The Stanley Parable

Blockbuster, big-budget video games always seem to revolve around the same general themes: guns, aliens, fast cars, sports, explosions, mythical creatures and epic adventures. Adrenaline is the order of the day and it’s happy hour. Gamers can do battle with hordes of Nazi zombies, surf standing on top of airplanes, BASE jump without fear of the law, and use up a battalion’s worth of bullets in an hour. Storylines are fast going by the wayside, left in the dust of slick marketing and neglected by developers spending weeks on making  eyebrows look five percent more realistic than last year’s version.

Enter “The Stanley Parable.” Released in October of 2013 by the Galactic Cafe development team, “The Stanley Parable” challenges the mainstream concept of what video games should be. Built from the Source engine–a software framework that serves as the backbone to many well-known first-person shooter franchises such as “Half-Life,” “Counter-Strike” and “Left 4 Dead” (as well as hundreds of obscure games)– “The Stanley Parable” will have a familiar feel to many veteran gamers. However, unlike the majority of Source games (and non-sports, non-racing games in general), there are no weapons, no health bar, no inventory and, most telling, zero enemies. The game consists solely of a mysteriously empty office building, a man named Stanley and a soothing British narrator.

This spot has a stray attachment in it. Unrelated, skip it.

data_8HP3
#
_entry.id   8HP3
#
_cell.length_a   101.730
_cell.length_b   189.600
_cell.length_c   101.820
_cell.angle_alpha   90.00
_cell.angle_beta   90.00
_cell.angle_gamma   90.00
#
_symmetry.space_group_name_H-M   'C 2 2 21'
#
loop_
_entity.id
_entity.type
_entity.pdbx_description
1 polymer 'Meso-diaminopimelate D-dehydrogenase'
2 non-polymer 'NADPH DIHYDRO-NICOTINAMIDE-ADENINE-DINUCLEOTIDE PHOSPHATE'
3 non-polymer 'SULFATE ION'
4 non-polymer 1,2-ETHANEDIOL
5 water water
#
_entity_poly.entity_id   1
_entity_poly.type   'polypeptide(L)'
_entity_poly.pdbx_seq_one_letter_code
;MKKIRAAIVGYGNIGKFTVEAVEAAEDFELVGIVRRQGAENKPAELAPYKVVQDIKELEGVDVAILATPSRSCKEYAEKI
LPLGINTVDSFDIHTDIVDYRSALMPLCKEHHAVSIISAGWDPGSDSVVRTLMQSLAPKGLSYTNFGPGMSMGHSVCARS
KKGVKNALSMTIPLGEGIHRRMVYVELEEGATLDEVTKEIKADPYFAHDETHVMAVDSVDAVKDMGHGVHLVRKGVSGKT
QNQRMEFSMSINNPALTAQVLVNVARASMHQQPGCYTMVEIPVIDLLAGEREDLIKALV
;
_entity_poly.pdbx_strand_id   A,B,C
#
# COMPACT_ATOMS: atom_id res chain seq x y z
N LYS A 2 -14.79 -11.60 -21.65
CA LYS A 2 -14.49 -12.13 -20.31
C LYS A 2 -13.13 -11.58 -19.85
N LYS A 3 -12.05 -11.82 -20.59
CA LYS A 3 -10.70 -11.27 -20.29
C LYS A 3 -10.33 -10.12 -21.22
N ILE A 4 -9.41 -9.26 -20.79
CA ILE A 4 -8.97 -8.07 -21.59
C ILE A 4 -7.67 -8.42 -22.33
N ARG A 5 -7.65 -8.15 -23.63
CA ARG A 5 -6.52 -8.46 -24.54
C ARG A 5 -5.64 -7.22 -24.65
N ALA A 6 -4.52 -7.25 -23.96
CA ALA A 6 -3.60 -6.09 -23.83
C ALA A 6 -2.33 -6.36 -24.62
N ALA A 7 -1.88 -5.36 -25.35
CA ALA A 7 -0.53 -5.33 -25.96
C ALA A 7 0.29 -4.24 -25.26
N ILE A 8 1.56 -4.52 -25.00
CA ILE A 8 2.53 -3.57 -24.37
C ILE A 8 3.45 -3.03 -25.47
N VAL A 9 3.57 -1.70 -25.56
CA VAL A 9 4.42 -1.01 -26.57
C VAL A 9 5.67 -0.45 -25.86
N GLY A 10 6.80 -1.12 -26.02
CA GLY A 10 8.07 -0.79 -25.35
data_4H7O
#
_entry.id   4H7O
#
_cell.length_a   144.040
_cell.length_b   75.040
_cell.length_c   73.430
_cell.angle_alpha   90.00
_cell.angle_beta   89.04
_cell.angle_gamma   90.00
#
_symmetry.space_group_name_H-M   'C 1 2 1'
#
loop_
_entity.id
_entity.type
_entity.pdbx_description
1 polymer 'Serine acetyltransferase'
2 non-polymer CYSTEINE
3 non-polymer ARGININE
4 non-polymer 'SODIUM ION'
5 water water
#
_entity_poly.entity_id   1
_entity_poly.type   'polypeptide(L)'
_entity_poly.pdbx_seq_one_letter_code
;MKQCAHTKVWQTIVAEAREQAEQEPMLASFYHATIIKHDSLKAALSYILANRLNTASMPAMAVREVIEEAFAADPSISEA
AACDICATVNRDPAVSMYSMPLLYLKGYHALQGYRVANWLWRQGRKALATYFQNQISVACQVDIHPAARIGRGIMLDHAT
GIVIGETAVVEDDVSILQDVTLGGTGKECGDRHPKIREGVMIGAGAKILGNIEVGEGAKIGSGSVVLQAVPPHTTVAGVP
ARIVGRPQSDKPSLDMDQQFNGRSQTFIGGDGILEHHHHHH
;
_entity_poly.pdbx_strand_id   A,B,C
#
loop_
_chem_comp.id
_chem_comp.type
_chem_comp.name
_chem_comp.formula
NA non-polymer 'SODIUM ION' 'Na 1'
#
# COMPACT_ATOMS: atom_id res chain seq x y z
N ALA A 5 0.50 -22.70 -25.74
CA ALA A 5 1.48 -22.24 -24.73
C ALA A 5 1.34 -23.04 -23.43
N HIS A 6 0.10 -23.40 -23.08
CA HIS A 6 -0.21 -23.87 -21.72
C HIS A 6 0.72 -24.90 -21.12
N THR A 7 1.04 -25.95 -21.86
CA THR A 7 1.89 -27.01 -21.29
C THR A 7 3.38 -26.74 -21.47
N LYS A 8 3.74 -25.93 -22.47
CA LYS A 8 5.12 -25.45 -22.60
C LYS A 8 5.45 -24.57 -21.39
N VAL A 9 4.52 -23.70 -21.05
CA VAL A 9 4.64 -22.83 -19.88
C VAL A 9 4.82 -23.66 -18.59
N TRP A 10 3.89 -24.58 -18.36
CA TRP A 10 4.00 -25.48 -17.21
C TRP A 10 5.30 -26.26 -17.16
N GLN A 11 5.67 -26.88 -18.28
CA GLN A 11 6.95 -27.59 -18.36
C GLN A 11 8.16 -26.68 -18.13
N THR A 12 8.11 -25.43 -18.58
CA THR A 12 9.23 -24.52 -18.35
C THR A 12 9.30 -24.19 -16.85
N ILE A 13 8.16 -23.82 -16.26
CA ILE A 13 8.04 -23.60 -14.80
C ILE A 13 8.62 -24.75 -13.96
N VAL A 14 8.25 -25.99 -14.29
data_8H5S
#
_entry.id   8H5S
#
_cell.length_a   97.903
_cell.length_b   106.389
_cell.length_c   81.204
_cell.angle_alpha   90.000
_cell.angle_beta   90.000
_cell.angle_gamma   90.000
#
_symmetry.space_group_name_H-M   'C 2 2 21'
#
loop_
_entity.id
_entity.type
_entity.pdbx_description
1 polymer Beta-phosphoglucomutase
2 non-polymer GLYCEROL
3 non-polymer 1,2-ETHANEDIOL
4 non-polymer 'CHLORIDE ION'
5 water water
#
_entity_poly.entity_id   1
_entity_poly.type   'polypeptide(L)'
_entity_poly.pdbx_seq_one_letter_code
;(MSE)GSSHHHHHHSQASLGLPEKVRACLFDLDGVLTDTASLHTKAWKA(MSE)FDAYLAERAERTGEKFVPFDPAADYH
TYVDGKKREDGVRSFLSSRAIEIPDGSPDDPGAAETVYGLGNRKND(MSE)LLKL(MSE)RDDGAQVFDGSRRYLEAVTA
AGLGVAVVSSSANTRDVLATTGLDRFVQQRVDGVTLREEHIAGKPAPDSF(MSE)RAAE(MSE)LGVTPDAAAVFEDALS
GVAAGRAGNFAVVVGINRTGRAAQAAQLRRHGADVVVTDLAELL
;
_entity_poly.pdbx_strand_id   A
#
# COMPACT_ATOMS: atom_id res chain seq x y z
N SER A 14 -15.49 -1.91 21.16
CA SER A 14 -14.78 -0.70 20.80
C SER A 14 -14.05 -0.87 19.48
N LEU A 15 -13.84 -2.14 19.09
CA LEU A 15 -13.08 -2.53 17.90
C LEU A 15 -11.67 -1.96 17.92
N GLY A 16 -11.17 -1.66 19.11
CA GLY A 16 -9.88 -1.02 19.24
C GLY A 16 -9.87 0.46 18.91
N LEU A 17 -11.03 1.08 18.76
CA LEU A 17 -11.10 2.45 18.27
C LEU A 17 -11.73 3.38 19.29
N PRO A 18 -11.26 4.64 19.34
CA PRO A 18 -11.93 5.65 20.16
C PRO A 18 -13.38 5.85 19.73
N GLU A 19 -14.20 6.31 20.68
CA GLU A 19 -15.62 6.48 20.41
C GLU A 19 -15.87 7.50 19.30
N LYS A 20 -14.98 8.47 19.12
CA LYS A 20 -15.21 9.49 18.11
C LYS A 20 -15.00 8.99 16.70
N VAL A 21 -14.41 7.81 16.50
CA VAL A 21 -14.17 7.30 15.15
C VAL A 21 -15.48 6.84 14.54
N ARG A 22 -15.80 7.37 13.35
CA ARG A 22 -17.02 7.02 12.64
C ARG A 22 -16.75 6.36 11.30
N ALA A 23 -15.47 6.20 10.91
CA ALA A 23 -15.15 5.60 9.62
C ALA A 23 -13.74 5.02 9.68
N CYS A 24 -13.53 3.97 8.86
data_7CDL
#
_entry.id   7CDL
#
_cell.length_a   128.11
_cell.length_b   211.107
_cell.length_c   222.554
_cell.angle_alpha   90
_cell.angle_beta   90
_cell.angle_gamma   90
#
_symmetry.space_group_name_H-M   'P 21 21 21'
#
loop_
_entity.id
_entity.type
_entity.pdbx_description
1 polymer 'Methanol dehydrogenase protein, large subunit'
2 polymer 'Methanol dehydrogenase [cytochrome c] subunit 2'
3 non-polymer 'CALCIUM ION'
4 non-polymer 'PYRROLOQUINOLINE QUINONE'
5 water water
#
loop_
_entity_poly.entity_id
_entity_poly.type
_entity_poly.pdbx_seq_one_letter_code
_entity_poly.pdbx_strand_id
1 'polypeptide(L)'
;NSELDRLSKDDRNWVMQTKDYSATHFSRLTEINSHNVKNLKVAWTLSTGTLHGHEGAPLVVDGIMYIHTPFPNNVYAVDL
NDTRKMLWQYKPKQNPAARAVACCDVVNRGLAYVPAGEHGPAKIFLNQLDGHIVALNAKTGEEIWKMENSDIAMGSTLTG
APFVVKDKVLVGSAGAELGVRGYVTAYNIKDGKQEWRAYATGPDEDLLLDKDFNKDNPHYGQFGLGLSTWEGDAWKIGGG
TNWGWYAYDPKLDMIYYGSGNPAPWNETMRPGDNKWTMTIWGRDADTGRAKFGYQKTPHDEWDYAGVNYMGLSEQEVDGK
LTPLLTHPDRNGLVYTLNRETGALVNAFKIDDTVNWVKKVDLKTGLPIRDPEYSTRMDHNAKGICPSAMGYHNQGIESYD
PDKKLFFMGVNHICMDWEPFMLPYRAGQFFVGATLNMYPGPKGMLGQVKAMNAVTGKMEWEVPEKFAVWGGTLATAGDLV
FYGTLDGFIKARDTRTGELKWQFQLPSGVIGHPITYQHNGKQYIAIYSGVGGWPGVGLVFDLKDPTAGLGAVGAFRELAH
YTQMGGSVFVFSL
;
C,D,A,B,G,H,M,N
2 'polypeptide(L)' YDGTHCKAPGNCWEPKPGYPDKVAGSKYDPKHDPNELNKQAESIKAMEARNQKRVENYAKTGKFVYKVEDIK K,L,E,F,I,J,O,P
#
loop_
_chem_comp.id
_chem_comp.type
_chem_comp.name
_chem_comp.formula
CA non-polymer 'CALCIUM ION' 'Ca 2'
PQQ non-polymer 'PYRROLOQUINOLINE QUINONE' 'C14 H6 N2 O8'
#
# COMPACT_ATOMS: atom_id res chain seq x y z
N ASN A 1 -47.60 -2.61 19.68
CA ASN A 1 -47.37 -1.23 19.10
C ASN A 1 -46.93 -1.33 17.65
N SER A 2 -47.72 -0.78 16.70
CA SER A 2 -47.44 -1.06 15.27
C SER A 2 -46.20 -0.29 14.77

As the player starts exploring, one thing becomes very clear: this is no ordinary narrator. When faced with two doors to go through, the narrator explains how Stanley goes through the door on the left to continue the search for his coworkers, but the choice of which door to go through is up to the player. If the player chooses to go through the right door, the narrator expresses annoyance at Stanley’s unwillingness to follow directions and attempts to coax Stanley back on track. The premise of “The Stanley Parable” quickly becomes clear–the player is faced with a choice, the narrator makes his wishes clear, and it’s up to the player to follow directions or rebel.

With many choices to make, this isn’t a game played just once, and there is plenty to explore. Stanley’s workplace is home to many mysteries – office buildings usually don’t have a huge room walled with TV screens showing every employee’s desk adjacent to a Mind Control Facility. Above all, “The Stanley Parable” is a surreal game. It pushes the boundaries of storytelling in a medium seriously hurting for something thought-provoking.

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